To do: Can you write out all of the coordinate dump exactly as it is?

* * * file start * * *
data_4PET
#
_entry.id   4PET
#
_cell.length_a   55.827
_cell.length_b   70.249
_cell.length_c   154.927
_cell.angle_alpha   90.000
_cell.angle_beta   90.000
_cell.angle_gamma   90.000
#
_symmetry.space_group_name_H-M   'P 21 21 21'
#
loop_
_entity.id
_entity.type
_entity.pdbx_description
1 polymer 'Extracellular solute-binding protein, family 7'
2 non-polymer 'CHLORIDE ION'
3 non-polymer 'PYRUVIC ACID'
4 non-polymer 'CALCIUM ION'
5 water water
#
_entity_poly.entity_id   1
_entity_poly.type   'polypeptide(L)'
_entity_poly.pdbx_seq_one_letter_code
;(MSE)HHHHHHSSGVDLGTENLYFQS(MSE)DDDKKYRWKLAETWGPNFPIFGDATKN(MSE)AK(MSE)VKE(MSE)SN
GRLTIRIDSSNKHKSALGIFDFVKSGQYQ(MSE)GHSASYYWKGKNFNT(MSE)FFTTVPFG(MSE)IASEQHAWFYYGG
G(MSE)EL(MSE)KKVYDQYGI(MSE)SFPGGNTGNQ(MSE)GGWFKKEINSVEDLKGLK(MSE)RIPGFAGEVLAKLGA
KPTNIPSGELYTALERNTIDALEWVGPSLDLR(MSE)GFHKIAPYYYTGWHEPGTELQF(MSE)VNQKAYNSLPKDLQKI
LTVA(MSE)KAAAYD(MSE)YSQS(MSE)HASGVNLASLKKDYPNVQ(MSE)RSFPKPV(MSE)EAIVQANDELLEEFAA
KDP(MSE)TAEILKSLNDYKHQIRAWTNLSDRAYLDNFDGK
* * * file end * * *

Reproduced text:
data_4PET
#
_entry.id   4PET
#
_cell.length_a   55.827
_cell.length_b   70.249
_cell.length_c   154.927
_cell.angle_alpha   90.000
_cell.angle_beta   90.000
_cell.angle_gamma   90.000
#
_symmetry.space_group_name_H-M   'P 21 21 21'
#
loop_
_entity.id
_entity.type
_entity.pdbx_description
1 polymer 'Extracellular solute-binding protein, family 7'
2 non-polymer 'CHLORIDE ION'
3 non-polymer 'PYRUVIC ACID'
4 non-polymer 'CALCIUM ION'
5 water water
#
_entity_poly.entity_id   1
_entity_poly.type   'polypeptide(L)'
_entity_poly.pdbx_seq_one_letter_code
;(MSE)HHHHHHSSGVDLGTENLYFQS(MSE)DDDKKYRWKLAETWGPNFPIFGDATKN(MSE)AK(MSE)VKE(MSE)SN
GRLTIRIDSSNKHKSALGIFDFVKSGQYQ(MSE)GHSASYYWKGKNFNT(MSE)FFTTVPFG(MSE)IASEQHAWFYYGG
G(MSE)EL(MSE)KKVYDQYGI(MSE)SFPGGNTGNQ(MSE)GGWFKKEINSVEDLKGLK(MSE)RIPGFAGEVLAKLGA
KPTNIPSGELYTALERNTIDALEWVGPSLDLR(MSE)GFHKIAPYYYTGWHEPGTELQF(MSE)VNQKAYNSLPKDLQKI
LTVA(MSE)KAAAYD(MSE)YSQS(MSE)HASGVNLASLKKDYPNVQ(MSE)RSFPKPV(MSE)EAIVQANDELLEEFAA
KDP(MSE)TAEILKSLNDYKHQIRAWTNLSDRAYLDNFDGK